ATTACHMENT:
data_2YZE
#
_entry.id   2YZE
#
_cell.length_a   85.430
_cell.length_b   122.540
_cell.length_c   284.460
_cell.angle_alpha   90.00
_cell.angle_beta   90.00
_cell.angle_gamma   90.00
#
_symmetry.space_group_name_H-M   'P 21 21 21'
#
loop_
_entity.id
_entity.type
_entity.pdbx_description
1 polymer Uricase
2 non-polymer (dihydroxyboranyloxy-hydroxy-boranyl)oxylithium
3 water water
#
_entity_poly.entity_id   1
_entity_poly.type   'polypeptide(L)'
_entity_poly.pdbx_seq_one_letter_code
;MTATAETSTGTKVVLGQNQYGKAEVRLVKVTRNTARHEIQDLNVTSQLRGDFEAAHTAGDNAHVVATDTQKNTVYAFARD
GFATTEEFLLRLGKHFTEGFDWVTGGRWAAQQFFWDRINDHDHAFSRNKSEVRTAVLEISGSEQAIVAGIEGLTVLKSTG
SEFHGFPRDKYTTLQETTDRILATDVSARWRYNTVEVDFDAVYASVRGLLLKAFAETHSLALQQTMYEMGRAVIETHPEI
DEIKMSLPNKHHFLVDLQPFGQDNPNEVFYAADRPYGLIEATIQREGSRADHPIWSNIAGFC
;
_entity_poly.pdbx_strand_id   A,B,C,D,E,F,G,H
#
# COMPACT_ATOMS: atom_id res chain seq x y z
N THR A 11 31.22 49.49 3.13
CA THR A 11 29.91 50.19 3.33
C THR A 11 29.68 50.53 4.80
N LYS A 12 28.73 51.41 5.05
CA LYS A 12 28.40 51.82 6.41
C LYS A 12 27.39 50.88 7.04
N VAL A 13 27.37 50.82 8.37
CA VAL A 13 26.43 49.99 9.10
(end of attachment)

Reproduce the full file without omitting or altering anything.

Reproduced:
data_2YZE
#
_entry.id   2YZE
#
_cell.length_a   85.430
_cell.length_b   122.540
_cell.length_c   284.460
_cell.angle_alpha   90.00
_cell.angle_beta   90.00
_cell.angle_gamma   90.00
#
_symmetry.space_group_name_H-M   'P 21 21 21'
#
loop_
_entity.id
_entity.type
_entity.pdbx_description
1 polymer Uricase
2 non-polymer (dihydroxyboranyloxy-hydroxy-boranyl)oxylithium
3 water water
#
_entity_poly.entity_id   1
_entity_poly.type   'polypeptide(L)'
_entity_poly.pdbx_seq_one_letter_code
;MTATAETSTGTKVVLGQNQYGKAEVRLVKVTRNTARHEIQDLNVTSQLRGDFEAAHTAGDNAHVVATDTQKNTVYAFARD
GFATTEEFLLRLGKHFTEGFDWVTGGRWAAQQFFWDRINDHDHAFSRNKSEVRTAVLEISGSEQAIVAGIEGLTVLKSTG
SEFHGFPRDKYTTLQETTDRILATDVSARWRYNTVEVDFDAVYASVRGLLLKAFAETHSLALQQTMYEMGRAVIETHPEI
DEIKMSLPNKHHFLVDLQPFGQDNPNEVFYAADRPYGLIEATIQREGSRADHPIWSNIAGFC
;
_entity_poly.pdbx_strand_id   A,B,C,D,E,F,G,H
#
# COMPACT_ATOMS: atom_id res chain seq x y z
N THR A 11 31.22 49.49 3.13
CA THR A 11 29.91 50.19 3.33
C THR A 11 29.68 50.53 4.80
N LYS A 12 28.73 51.41 5.05
CA LYS A 12 28.40 51.82 6.41
C LYS A 12 27.39 50.88 7.04
N VAL A 13 27.37 50.82 8.37
CA VAL A 13 26.43 49.99 9.10